NGO’s encouraged by MEPA board’s decision

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NGO'sEnvironment groups Flimkien ghal Ambjent Ahjar, Ramblers, Friends of the Earth and the Malta Organic Agriculture Movement are encouraged by the MEPA Appeal Board’s decision, taken last Friday, the 24th of July, to refuse a permit for the construction of a block of apartments in Wied tal-Madonna, Mellieha.

This decision confirmed the DCC Board’s recommendation and ended a six-year crusade for the local residents. The controversial application would have cut across the valley and its water course, in clear infringement of at least two important policies (RCO28 and RCO29) designed to protect such natural water courses.

The NGOs congratulate the local residents for forming the pressure group which succeeded in limiting the further degradation of the valley. They set an example for other residential communities, proving that protection of their area is attainable if they unite to claim their rights through the appropriate channels.

The same environment groups note the successful completion of restoration of the chapel of Our Saviour at Kalkara, as well as the rehabilitation works being carried out on the façades of the Palace, the Biblioteca, the Auberge de Castille, Maison Demandols and Liesse Church.

These efforts to preserve our rural and urban heritage are greatly appreciated and furthermore benefit the nation by attracting more tourists to Malta.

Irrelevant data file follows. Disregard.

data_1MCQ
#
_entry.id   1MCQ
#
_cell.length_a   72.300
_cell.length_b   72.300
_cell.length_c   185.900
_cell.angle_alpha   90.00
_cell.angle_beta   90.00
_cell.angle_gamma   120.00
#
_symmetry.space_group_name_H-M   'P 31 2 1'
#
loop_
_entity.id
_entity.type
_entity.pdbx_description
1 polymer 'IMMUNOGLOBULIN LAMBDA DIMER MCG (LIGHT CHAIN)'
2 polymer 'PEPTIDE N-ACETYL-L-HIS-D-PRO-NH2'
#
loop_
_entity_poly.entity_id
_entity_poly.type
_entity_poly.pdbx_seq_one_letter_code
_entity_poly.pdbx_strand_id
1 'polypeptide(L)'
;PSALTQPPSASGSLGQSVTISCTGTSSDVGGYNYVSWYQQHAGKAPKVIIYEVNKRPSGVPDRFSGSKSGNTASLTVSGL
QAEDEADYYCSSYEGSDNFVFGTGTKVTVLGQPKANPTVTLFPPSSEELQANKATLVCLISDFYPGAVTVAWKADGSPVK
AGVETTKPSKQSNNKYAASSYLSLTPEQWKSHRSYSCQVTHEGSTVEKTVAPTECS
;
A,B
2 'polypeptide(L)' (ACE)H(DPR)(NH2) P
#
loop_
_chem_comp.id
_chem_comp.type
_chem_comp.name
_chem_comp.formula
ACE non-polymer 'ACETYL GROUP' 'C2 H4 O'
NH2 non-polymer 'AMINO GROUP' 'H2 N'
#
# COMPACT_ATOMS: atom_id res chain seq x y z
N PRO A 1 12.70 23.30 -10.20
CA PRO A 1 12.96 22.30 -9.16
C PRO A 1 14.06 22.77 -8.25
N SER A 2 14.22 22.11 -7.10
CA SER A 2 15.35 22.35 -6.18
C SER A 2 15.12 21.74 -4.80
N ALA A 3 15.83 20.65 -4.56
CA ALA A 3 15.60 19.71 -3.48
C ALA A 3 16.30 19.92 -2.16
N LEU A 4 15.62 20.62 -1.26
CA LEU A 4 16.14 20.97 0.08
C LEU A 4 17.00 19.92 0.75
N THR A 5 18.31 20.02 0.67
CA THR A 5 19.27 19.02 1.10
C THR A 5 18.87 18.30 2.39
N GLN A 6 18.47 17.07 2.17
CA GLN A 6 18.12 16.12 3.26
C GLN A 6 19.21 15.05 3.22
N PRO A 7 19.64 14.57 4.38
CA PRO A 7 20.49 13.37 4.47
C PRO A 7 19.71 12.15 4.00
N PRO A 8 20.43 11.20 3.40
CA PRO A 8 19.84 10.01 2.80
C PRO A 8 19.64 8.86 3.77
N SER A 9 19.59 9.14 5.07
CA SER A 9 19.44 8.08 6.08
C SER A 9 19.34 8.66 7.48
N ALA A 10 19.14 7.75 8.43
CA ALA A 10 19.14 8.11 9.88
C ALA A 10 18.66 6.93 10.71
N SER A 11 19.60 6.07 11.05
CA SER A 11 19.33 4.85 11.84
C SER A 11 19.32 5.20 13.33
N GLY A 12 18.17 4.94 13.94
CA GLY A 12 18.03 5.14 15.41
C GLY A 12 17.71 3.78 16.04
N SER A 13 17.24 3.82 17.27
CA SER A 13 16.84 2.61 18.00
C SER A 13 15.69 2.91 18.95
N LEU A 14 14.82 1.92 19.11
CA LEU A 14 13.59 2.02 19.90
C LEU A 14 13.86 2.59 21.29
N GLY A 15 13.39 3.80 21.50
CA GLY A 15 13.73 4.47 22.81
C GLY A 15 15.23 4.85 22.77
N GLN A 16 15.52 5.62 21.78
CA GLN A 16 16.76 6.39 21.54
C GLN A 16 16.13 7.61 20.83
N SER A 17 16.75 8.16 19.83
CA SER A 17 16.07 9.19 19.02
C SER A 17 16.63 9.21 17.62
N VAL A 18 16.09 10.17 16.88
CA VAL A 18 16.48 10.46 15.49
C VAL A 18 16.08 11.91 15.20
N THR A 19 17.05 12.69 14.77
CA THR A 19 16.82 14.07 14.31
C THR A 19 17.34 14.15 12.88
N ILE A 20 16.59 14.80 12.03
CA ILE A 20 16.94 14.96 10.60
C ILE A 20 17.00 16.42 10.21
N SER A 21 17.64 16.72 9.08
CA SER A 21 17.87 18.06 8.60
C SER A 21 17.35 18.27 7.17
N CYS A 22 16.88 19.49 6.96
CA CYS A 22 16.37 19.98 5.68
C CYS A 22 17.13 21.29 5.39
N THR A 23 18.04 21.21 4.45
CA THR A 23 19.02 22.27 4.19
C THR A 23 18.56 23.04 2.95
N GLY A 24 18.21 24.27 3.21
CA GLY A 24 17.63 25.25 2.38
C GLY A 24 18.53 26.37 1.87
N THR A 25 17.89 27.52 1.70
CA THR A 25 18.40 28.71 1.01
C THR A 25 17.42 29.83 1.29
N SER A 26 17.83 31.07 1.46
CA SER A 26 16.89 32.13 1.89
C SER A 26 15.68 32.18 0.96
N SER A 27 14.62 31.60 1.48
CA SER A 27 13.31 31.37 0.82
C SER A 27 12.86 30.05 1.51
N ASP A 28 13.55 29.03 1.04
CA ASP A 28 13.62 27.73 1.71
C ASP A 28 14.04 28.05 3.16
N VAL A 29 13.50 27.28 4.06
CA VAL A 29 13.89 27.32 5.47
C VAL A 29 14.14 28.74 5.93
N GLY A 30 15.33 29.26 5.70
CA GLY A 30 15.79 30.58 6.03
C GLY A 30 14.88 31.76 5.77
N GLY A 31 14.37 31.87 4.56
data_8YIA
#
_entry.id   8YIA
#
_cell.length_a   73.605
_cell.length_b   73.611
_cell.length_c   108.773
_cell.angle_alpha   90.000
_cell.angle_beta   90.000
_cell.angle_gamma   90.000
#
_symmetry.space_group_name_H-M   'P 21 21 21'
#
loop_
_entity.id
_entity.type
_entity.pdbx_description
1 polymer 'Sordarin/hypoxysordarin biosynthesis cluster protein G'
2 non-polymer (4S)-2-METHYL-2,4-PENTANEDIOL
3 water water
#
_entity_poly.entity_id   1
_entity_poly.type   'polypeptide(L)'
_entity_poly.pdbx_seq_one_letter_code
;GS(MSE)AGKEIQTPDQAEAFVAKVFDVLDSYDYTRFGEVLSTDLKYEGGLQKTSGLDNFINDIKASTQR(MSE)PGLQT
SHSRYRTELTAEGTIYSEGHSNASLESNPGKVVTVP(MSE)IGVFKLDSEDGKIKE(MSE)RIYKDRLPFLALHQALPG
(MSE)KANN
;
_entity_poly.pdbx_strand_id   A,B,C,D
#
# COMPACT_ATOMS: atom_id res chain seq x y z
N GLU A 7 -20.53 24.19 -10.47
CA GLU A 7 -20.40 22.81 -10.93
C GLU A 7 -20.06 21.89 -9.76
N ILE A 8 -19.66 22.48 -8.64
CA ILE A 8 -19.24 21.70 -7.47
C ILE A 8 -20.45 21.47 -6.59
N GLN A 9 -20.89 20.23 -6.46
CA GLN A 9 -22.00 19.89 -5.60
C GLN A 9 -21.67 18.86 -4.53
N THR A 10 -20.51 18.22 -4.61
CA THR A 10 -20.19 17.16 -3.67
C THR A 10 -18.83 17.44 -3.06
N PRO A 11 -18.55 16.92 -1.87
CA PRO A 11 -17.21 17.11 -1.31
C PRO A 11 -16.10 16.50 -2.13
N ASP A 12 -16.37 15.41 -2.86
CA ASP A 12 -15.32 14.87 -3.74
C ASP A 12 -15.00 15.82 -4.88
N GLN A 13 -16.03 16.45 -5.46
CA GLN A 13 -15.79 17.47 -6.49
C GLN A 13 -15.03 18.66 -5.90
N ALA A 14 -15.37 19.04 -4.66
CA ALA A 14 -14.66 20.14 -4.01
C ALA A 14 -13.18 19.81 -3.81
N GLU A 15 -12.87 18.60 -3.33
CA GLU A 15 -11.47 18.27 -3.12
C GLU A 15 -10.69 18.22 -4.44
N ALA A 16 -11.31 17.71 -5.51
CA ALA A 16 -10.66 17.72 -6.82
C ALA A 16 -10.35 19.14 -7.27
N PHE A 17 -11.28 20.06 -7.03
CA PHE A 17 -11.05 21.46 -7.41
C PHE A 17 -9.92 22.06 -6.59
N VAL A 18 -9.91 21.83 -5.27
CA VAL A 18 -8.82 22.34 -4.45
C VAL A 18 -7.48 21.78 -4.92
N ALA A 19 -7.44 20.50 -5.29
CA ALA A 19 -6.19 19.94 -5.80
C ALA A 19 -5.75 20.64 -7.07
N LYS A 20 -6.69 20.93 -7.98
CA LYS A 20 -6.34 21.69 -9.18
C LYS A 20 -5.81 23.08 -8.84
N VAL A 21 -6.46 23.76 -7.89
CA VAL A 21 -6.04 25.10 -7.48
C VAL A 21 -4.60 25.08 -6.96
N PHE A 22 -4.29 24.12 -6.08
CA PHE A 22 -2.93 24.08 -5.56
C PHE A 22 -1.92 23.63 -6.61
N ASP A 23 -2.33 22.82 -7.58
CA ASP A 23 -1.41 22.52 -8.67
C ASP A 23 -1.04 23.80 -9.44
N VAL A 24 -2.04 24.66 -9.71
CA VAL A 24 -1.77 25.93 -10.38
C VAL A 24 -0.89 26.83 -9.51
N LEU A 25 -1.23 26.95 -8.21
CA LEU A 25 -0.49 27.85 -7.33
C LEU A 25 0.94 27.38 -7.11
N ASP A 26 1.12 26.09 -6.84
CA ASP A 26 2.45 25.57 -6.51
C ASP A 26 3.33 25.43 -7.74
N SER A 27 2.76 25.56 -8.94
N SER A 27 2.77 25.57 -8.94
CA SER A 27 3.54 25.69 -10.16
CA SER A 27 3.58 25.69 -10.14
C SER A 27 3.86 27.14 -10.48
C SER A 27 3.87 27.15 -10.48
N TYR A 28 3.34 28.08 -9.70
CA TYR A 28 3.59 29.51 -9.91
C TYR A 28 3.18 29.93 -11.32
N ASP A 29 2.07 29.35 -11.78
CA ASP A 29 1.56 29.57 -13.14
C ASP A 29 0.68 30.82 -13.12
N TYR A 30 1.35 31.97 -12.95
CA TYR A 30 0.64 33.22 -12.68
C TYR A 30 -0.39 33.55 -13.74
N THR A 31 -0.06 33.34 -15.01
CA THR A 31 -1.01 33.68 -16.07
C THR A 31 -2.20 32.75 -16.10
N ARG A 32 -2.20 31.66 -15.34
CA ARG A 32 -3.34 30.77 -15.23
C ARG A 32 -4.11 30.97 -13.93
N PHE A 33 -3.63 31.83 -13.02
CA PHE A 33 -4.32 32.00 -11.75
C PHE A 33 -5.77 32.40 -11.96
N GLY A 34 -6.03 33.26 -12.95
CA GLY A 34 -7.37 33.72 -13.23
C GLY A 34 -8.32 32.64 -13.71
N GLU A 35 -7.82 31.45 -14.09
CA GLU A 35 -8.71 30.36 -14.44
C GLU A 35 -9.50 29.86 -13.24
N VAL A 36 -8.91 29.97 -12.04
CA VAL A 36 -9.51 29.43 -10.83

Since it is becoming increasingly clear that development, at least at the present rate, has become unsustainable, the NGOs encourage Government to help re-direct the construction industry by assisting it to acquire the skills and training needed to concentrate more on restoration, which is labour-intensive and requires specialised traditional Maltese skills, because one of the major problems facing the sector at present is the lack of qualified personnel. With most of Valletta and the Three Cities in a sad state, Mdina and the Cittadella requiring urgent shoring up, bastions, countless chapels, houses and palazzos requiring constant upkeep and restoration, there should be enough work to keep a good part of the construction industry both in profit as well as working on behalf of our heritage. Such work not only restores individual buildings, but raises the image of the surroundings and pride in our architectural assets.

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